Erin Reilly-Sanders
Sep 09, 2011 Erin Reilly-Sanders rated it really liked it
I really like the way Lesesne writes- her tone is conversational and the sentence structure casual resulting in a slim volume that is easy to read but that covers some really great ideas on how we both start kids as readers and encourage their continued participation in this wonderful activity. The book is pretty well organized, although the second chapter is a bit of backtracking from the first, but is a concise and useful reminder of how kids develop reading skills and appreciation. One of the ...more
Jul 17, 2016 Adrienne rated it it was ok
not a bad book, but as an avid reader and an educator constantly trying to radicalize my teaching for the better, I've already known many of these things. I was hoping I'd get more of a technical manual on how to build ladders, especially for high school students. this seems like a good book, but it's not the book for me. I also heartily disagree with her opinion that teachers should have read all the books on their classroom library shelves in order to ensure they can test that their students a ...more
Mar 31, 2013 Laura rated it it was amazing
I almost abandoned this book after the first few chapters. However, I enjoy following Teri Lesesne on Twitter, so I continued. Although the first few chapters may not be groundbreaking for teachers with a few years under their belts, chapters 5, 6, and 7 demonstrate Lesesne's vast knowledge of young adult literature. Chapter 6 specifically ("Upping the Ante with Reading Ladders") gives solid ideas for how reading ladders can be incorporated into the classroom to model comparing and contrasting v ...more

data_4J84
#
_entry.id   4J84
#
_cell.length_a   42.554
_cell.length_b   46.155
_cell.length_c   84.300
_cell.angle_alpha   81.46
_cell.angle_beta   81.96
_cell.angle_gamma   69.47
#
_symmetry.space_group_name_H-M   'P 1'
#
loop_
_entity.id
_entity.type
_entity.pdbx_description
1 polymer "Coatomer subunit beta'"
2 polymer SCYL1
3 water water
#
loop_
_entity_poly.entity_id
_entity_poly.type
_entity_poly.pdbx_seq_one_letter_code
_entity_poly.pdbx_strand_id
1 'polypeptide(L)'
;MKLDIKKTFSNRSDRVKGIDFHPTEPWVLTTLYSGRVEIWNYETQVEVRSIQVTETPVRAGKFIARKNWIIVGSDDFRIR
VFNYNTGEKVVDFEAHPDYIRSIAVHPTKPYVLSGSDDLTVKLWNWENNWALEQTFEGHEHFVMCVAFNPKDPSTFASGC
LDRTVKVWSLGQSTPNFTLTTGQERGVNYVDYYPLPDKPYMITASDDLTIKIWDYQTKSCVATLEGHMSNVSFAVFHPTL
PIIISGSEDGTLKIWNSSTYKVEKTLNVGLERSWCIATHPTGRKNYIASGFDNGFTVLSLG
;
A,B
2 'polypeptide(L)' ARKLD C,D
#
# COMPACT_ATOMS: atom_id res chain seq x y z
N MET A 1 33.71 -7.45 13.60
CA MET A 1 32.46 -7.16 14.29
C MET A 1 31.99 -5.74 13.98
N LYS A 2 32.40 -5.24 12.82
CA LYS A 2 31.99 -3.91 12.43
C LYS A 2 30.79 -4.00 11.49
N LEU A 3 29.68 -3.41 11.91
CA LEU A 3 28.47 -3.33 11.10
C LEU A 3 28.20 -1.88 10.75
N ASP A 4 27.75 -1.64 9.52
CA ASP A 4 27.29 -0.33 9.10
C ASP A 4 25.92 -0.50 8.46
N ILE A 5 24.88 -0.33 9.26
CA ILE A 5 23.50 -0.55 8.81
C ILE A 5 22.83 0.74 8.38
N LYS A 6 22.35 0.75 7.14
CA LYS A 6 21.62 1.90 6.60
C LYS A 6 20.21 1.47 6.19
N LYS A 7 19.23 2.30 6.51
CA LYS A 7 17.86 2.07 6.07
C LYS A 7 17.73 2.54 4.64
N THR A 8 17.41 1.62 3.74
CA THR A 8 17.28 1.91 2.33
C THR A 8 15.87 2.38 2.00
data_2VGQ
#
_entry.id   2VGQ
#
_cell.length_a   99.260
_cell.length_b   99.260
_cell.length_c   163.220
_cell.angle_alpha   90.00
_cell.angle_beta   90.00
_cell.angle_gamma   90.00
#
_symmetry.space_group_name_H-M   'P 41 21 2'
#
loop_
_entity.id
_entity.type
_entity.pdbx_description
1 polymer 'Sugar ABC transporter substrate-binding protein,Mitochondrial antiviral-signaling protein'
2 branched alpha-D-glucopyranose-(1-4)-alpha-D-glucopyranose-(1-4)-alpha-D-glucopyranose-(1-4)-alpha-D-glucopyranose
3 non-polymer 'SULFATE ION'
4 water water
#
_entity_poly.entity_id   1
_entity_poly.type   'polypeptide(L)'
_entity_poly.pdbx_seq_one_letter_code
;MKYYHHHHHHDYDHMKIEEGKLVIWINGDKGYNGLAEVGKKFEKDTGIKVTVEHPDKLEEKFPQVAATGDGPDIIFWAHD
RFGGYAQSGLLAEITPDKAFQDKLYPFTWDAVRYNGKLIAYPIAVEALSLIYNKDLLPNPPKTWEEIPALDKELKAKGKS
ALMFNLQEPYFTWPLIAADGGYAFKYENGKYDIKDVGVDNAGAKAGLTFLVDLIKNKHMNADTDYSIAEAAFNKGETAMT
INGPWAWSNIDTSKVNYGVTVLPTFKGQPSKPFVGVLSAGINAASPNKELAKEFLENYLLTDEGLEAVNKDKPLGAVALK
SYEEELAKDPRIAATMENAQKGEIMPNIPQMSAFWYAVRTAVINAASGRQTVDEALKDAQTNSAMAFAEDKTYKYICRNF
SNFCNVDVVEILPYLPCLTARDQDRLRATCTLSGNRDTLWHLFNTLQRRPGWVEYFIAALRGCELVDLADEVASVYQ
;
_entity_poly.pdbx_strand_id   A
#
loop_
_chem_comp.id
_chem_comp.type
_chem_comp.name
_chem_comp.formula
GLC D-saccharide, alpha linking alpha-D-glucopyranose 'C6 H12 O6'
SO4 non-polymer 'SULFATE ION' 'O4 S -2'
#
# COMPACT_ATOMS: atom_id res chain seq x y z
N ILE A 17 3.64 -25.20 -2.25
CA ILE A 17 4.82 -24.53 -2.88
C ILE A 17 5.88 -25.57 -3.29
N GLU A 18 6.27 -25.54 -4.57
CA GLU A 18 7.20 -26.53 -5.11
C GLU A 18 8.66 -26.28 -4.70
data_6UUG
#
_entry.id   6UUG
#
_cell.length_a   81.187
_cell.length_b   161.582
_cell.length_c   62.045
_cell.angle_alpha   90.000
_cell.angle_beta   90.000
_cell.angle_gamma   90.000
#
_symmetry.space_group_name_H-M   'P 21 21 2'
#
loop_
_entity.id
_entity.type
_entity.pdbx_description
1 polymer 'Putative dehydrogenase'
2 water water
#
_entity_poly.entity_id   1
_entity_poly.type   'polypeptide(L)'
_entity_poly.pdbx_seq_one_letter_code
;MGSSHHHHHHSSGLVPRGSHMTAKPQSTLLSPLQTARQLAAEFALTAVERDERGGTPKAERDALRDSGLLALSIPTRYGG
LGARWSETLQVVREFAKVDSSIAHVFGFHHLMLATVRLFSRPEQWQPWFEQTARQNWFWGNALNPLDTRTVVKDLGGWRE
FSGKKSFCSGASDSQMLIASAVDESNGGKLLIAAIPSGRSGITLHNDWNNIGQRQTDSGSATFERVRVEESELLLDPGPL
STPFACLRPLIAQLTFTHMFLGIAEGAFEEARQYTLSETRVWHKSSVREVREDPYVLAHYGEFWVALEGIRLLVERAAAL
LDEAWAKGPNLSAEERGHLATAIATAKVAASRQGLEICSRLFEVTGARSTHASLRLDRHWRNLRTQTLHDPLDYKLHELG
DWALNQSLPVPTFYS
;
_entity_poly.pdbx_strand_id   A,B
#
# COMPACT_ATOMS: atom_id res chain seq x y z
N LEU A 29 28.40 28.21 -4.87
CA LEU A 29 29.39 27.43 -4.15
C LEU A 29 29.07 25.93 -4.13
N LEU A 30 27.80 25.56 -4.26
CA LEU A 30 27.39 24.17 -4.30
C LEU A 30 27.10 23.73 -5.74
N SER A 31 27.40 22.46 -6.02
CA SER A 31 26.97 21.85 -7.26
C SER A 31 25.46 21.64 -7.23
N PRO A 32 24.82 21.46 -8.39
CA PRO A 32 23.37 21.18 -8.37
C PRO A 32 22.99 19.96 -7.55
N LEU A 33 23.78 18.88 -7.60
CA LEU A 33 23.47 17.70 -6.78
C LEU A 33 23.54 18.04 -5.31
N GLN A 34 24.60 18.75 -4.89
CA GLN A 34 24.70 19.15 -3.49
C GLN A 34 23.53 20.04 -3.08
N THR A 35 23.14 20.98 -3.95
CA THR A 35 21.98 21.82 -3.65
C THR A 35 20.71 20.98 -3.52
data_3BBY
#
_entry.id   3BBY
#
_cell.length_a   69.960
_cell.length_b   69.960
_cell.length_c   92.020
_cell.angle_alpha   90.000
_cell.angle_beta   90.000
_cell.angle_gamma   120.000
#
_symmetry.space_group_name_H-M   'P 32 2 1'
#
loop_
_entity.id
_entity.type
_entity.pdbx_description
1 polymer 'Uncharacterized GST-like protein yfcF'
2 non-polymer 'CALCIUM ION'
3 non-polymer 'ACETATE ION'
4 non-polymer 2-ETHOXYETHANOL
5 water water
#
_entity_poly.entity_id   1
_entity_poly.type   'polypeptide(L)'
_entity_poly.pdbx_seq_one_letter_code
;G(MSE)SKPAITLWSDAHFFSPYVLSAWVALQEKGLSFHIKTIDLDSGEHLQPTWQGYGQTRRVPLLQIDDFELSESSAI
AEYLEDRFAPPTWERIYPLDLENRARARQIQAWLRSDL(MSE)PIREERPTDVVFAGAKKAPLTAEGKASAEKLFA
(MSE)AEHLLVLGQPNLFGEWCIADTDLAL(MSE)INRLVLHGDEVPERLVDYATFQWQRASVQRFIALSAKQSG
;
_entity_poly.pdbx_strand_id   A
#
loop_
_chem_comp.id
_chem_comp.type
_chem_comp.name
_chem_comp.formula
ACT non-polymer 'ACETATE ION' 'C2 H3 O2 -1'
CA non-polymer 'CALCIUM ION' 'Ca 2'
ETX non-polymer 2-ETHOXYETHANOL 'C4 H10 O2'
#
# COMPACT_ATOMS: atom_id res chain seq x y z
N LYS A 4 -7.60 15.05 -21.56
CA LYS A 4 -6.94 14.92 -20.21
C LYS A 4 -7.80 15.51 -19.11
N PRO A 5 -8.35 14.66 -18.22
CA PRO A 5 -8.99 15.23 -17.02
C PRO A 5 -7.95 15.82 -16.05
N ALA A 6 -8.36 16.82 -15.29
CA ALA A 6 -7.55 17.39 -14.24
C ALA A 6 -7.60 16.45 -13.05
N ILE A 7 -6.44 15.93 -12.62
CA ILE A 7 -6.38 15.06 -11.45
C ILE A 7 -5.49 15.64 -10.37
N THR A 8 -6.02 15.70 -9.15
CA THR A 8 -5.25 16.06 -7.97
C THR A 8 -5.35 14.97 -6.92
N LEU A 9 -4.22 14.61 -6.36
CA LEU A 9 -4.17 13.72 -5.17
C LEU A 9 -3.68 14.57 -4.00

Katie Clark
Mar 04, 2012 Katie Clark rated it liked it
Shelves: methodology
While the idea is good and there are a lot of good resources given in it, I don't think it'll help too much for my teaching 6th grade students. Most of the specific novels are for older. I would have liked more anecdotal stories to show how these have worked for readers. I also feel that this is a lot of work being asked of the teacher to come up with a reading plan and to be the guru of choosing books. While I often start that way, I like to get my students into finding other ways of finding wh ...more
Barb Keister
Mar 29, 2013 Barb Keister rated it really liked it
Reading Ladders shows teachers how we need to think beyond just finding that perfect book to start a student reading, and develop a progression of books that builds on where students are as readers. I'm thinking this book would be a part of a reading ladder itself! I'd put it with Donalyn Miller's Book Whisperer, Penny Kittle's Book Love, and Jim Trelease's Read Aloud Handbook. A wonderful resource of young adult lit for middle school and high school teachers, but the reading ladders concept is ...more
Jun 13, 2010 Susan rated it it was amazing
Shelves: professional